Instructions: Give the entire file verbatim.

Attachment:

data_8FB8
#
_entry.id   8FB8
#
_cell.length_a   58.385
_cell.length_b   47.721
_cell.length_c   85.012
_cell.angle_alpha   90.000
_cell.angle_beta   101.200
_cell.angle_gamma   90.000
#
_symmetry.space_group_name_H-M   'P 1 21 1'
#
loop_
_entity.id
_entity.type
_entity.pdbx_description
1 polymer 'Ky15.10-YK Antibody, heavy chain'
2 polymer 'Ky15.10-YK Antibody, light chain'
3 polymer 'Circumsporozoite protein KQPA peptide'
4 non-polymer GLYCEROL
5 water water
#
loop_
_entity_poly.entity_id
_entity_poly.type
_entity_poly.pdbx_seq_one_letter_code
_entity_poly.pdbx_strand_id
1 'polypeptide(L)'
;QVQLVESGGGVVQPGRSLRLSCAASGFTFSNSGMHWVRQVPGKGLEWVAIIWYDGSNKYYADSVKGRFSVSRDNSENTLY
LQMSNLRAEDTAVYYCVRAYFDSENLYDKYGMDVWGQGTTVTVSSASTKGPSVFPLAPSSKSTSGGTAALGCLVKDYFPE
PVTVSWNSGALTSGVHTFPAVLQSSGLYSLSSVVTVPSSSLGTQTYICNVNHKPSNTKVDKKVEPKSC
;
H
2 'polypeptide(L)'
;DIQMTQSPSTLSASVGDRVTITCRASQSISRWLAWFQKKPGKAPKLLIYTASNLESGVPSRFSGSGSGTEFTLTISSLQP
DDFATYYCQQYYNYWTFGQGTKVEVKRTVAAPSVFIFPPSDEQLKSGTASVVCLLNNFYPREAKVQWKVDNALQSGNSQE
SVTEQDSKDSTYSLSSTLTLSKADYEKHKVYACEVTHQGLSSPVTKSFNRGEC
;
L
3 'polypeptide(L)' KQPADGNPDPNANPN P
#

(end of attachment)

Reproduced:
data_8FB8
#
_entry.id   8FB8
#
_cell.length_a   58.385
_cell.length_b   47.721
_cell.length_c   85.012
_cell.angle_alpha   90.000
_cell.angle_beta   101.200
_cell.angle_gamma   90.000
#
_symmetry.space_group_name_H-M   'P 1 21 1'
#
loop_
_entity.id
_entity.type
_entity.pdbx_description
1 polymer 'Ky15.10-YK Antibody, heavy chain'
2 polymer 'Ky15.10-YK Antibody, light chain'
3 polymer 'Circumsporozoite protein KQPA peptide'
4 non-polymer GLYCEROL
5 water water
#
loop_
_entity_poly.entity_id
_entity_poly.type
_entity_poly.pdbx_seq_one_letter_code
_entity_poly.pdbx_strand_id
1 'polypeptide(L)'
;QVQLVESGGGVVQPGRSLRLSCAASGFTFSNSGMHWVRQVPGKGLEWVAIIWYDGSNKYYADSVKGRFSVSRDNSENTLY
LQMSNLRAEDTAVYYCVRAYFDSENLYDKYGMDVWGQGTTVTVSSASTKGPSVFPLAPSSKSTSGGTAALGCLVKDYFPE
PVTVSWNSGALTSGVHTFPAVLQSSGLYSLSSVVTVPSSSLGTQTYICNVNHKPSNTKVDKKVEPKSC
;
H
2 'polypeptide(L)'
;DIQMTQSPSTLSASVGDRVTITCRASQSISRWLAWFQKKPGKAPKLLIYTASNLESGVPSRFSGSGSGTEFTLTISSLQP
DDFATYYCQQYYNYWTFGQGTKVEVKRTVAAPSVFIFPPSDEQLKSGTASVVCLLNNFYPREAKVQWKVDNALQSGNSQE
SVTEQDSKDSTYSLSSTLTLSKADYEKHKVYACEVTHQGLSSPVTKSFNRGEC
;
L
3 'polypeptide(L)' KQPADGNPDPNANPN P
#